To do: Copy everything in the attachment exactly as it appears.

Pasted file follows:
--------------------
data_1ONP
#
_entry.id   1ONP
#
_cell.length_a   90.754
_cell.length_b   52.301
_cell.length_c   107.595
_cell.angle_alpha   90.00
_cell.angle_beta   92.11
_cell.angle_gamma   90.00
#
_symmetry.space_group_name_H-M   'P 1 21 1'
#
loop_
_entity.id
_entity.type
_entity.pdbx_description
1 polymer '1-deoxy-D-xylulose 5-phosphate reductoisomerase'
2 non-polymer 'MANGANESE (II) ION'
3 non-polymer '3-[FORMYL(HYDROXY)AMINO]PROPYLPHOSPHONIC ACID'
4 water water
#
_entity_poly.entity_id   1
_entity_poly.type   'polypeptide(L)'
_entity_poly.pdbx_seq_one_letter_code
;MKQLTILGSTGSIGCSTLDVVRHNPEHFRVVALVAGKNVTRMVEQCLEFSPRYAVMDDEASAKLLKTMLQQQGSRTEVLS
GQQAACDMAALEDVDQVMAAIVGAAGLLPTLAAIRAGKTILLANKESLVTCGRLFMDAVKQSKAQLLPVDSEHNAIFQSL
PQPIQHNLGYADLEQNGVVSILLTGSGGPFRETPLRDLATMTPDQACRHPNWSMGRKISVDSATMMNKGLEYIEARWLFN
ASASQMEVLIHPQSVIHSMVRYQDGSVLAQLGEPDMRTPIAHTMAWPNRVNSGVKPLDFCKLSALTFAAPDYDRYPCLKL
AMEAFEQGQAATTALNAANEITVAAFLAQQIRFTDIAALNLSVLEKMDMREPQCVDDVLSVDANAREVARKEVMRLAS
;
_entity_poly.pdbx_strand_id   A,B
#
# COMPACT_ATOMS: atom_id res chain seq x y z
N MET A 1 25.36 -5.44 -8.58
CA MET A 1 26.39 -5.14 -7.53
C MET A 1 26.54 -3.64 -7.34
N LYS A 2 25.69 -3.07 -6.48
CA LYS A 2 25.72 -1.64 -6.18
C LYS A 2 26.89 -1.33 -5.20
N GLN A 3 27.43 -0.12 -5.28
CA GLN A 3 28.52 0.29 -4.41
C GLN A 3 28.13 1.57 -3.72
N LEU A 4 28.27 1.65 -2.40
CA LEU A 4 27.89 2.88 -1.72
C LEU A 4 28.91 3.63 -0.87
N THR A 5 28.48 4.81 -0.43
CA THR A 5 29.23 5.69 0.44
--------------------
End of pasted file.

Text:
data_1ONP
#
_entry.id   1ONP
#
_cell.length_a   90.754
_cell.length_b   52.301
_cell.length_c   107.595
_cell.angle_alpha   90.00
_cell.angle_beta   92.11
_cell.angle_gamma   90.00
#
_symmetry.space_group_name_H-M   'P 1 21 1'
#
loop_
_entity.id
_entity.type
_entity.pdbx_description
1 polymer '1-deoxy-D-xylulose 5-phosphate reductoisomerase'
2 non-polymer 'MANGANESE (II) ION'
3 non-polymer '3-[FORMYL(HYDROXY)AMINO]PROPYLPHOSPHONIC ACID'
4 water water
#
_entity_poly.entity_id   1
_entity_poly.type   'polypeptide(L)'
_entity_poly.pdbx_seq_one_letter_code
;MKQLTILGSTGSIGCSTLDVVRHNPEHFRVVALVAGKNVTRMVEQCLEFSPRYAVMDDEASAKLLKTMLQQQGSRTEVLS
GQQAACDMAALEDVDQVMAAIVGAAGLLPTLAAIRAGKTILLANKESLVTCGRLFMDAVKQSKAQLLPVDSEHNAIFQSL
PQPIQHNLGYADLEQNGVVSILLTGSGGPFRETPLRDLATMTPDQACRHPNWSMGRKISVDSATMMNKGLEYIEARWLFN
ASASQMEVLIHPQSVIHSMVRYQDGSVLAQLGEPDMRTPIAHTMAWPNRVNSGVKPLDFCKLSALTFAAPDYDRYPCLKL
AMEAFEQGQAATTALNAANEITVAAFLAQQIRFTDIAALNLSVLEKMDMREPQCVDDVLSVDANAREVARKEVMRLAS
;
_entity_poly.pdbx_strand_id   A,B
#
# COMPACT_ATOMS: atom_id res chain seq x y z
N MET A 1 25.36 -5.44 -8.58
CA MET A 1 26.39 -5.14 -7.53
C MET A 1 26.54 -3.64 -7.34
N LYS A 2 25.69 -3.07 -6.48
CA LYS A 2 25.72 -1.64 -6.18
C LYS A 2 26.89 -1.33 -5.20
N GLN A 3 27.43 -0.12 -5.28
CA GLN A 3 28.52 0.29 -4.41
C GLN A 3 28.13 1.57 -3.72
N LEU A 4 28.27 1.65 -2.40
CA LEU A 4 27.89 2.88 -1.72
C LEU A 4 28.91 3.63 -0.87
N THR A 5 28.48 4.81 -0.43
CA THR A 5 29.23 5.69 0.44